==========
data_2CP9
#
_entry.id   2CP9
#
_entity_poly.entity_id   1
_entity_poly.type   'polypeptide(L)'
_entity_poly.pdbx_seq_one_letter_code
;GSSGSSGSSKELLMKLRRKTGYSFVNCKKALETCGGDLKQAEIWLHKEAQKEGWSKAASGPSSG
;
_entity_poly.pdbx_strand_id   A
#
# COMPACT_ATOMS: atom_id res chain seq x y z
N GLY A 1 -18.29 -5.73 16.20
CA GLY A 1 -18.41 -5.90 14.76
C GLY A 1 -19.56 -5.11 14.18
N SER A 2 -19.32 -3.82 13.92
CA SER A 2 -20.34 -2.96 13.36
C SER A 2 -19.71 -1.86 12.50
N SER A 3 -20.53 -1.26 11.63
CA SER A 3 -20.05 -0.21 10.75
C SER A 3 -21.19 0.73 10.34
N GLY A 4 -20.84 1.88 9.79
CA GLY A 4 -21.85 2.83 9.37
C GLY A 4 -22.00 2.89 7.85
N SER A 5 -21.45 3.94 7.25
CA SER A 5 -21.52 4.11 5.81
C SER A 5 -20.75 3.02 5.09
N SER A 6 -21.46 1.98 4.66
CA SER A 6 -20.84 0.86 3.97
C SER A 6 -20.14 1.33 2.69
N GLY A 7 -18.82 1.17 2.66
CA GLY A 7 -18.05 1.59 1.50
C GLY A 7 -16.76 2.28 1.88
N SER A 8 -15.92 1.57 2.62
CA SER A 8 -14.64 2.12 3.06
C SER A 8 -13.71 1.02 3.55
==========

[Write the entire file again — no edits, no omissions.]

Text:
data_2CP9
#
_entry.id   2CP9
#
_entity_poly.entity_id   1
_entity_poly.type   'polypeptide(L)'
_entity_poly.pdbx_seq_one_letter_code
;GSSGSSGSSKELLMKLRRKTGYSFVNCKKALETCGGDLKQAEIWLHKEAQKEGWSKAASGPSSG
;
_entity_poly.pdbx_strand_id   A
#
# COMPACT_ATOMS: atom_id res chain seq x y z
N GLY A 1 -18.29 -5.73 16.20
CA GLY A 1 -18.41 -5.90 14.76
C GLY A 1 -19.56 -5.11 14.18
N SER A 2 -19.32 -3.82 13.92
CA SER A 2 -20.34 -2.96 13.36
C SER A 2 -19.71 -1.86 12.50
N SER A 3 -20.53 -1.26 11.63
CA SER A 3 -20.05 -0.21 10.75
C SER A 3 -21.19 0.73 10.34
N GLY A 4 -20.84 1.88 9.79
CA GLY A 4 -21.85 2.83 9.37
C GLY A 4 -22.00 2.89 7.85
N SER A 5 -21.45 3.94 7.25
CA SER A 5 -21.52 4.11 5.81
C SER A 5 -20.75 3.02 5.09
N SER A 6 -21.46 1.98 4.66
CA SER A 6 -20.84 0.86 3.97
C SER A 6 -20.14 1.33 2.69
N GLY A 7 -18.82 1.17 2.66
CA GLY A 7 -18.05 1.59 1.50
C GLY A 7 -16.76 2.28 1.88
N SER A 8 -15.92 1.57 2.62
CA SER A 8 -14.64 2.12 3.06
C SER A 8 -13.71 1.02 3.55